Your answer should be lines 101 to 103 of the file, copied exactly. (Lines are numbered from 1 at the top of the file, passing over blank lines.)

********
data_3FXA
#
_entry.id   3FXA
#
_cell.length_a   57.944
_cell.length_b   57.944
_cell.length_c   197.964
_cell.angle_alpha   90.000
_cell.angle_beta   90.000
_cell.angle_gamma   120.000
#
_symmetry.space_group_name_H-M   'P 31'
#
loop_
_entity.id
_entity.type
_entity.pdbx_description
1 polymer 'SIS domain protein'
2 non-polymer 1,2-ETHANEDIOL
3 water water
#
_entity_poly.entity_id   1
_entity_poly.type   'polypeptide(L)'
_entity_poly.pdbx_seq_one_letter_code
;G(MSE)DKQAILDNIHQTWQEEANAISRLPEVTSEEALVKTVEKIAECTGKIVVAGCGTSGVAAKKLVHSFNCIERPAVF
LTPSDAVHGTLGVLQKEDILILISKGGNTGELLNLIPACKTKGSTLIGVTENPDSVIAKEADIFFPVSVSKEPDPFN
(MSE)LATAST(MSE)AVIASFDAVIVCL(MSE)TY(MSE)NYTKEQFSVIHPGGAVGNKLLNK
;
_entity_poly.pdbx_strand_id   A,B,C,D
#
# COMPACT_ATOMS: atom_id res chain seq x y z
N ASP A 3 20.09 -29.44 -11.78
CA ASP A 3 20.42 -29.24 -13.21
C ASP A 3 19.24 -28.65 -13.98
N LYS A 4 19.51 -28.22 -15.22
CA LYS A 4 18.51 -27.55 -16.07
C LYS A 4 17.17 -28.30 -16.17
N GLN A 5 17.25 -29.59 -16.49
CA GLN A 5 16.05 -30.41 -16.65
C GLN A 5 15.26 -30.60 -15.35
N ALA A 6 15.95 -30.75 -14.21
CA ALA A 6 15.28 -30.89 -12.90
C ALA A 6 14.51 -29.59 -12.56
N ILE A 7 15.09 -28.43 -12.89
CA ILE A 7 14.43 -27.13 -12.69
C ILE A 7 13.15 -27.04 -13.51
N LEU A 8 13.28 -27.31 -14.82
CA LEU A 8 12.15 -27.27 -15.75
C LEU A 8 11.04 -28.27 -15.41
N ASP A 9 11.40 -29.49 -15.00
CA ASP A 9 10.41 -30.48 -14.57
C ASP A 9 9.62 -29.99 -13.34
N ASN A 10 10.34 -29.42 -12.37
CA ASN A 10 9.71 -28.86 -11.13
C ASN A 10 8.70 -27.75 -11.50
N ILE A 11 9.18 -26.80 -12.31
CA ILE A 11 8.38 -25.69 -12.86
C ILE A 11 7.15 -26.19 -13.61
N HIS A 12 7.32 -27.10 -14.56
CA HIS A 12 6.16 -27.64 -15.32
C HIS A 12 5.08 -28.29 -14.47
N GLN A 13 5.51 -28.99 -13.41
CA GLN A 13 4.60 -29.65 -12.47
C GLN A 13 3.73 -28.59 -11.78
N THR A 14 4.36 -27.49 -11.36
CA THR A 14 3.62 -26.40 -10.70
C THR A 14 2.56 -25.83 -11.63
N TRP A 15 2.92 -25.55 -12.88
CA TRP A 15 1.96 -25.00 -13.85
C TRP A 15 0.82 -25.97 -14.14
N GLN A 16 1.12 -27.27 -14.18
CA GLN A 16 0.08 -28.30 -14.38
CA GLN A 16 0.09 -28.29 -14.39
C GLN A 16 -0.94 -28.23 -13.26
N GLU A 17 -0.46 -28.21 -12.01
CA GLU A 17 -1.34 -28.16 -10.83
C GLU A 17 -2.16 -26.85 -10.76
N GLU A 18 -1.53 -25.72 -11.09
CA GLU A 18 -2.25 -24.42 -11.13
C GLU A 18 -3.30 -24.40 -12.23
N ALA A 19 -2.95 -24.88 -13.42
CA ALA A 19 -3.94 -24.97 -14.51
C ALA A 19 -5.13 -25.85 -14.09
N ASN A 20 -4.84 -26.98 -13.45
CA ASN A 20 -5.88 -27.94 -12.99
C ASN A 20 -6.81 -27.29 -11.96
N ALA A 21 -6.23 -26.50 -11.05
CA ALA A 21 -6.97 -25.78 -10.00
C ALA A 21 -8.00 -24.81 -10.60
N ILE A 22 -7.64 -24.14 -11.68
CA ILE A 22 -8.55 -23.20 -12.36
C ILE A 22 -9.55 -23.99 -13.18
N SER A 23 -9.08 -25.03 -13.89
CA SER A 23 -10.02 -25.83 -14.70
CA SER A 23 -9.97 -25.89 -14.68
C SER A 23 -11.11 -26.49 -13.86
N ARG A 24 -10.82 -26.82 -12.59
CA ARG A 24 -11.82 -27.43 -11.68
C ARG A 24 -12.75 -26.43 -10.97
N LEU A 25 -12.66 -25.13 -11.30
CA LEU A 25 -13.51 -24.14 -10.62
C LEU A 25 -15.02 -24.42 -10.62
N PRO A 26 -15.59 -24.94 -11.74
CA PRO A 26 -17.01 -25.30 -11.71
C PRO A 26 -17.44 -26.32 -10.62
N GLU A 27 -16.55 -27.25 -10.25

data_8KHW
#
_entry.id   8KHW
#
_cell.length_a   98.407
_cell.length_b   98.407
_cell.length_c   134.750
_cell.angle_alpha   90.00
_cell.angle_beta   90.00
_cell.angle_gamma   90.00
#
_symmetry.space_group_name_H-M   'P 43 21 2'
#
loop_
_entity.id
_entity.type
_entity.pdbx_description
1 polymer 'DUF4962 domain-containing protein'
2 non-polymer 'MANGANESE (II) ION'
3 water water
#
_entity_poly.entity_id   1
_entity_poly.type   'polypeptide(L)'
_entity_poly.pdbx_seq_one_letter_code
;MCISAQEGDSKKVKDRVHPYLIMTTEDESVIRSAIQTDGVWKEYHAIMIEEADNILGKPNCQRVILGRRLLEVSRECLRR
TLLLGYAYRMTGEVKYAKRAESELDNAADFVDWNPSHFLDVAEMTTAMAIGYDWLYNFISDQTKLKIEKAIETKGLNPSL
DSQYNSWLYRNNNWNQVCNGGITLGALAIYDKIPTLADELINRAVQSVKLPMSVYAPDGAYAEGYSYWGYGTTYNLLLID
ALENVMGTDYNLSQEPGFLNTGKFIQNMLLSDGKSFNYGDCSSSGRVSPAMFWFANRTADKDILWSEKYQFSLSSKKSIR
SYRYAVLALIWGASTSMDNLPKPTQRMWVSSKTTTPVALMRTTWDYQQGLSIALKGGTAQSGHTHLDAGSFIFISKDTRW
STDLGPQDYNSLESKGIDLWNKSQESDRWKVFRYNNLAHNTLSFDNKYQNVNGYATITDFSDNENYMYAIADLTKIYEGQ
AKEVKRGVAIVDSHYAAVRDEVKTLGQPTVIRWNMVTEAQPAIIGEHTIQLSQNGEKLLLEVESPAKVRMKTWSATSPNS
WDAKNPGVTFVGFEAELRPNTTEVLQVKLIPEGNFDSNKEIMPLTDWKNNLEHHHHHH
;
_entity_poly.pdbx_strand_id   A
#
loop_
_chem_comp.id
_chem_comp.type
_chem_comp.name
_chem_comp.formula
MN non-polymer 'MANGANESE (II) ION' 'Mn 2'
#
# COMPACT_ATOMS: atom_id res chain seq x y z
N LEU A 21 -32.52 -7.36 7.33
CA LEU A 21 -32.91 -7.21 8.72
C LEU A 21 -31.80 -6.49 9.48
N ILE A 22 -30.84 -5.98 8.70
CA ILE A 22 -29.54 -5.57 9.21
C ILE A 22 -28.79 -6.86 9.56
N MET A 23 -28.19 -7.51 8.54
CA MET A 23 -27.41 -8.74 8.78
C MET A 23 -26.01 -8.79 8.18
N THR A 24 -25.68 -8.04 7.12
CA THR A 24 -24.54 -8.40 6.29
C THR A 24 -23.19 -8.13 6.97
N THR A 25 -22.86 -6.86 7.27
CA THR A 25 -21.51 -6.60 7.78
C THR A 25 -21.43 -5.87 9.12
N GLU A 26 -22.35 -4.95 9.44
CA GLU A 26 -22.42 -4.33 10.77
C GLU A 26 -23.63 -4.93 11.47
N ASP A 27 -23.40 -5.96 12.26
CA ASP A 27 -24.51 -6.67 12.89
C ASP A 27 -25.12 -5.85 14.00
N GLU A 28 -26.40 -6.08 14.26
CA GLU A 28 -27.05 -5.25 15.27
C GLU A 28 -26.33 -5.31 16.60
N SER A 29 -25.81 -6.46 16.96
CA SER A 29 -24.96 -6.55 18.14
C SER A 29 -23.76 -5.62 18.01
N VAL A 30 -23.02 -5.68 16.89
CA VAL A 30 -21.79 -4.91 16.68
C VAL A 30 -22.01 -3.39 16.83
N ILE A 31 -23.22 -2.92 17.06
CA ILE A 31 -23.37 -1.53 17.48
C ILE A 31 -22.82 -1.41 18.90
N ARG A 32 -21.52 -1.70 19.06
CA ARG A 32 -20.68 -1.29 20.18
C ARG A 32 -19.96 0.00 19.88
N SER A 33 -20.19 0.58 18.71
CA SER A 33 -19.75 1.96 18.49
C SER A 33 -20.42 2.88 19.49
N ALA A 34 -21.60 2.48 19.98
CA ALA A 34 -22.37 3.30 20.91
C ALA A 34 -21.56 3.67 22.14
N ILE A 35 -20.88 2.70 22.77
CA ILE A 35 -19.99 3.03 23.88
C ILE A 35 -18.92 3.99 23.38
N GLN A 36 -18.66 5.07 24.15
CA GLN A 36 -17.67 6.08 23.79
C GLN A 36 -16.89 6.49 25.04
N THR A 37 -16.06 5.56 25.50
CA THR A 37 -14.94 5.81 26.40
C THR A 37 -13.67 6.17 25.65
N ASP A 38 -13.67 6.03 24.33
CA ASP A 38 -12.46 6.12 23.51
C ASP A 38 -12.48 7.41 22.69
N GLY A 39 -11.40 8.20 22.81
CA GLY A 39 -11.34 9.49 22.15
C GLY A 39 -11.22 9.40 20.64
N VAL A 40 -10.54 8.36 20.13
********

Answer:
CA LEU A 25 -13.51 -24.14 -10.62
C LEU A 25 -15.02 -24.42 -10.62
N PRO A 26 -15.59 -24.94 -11.74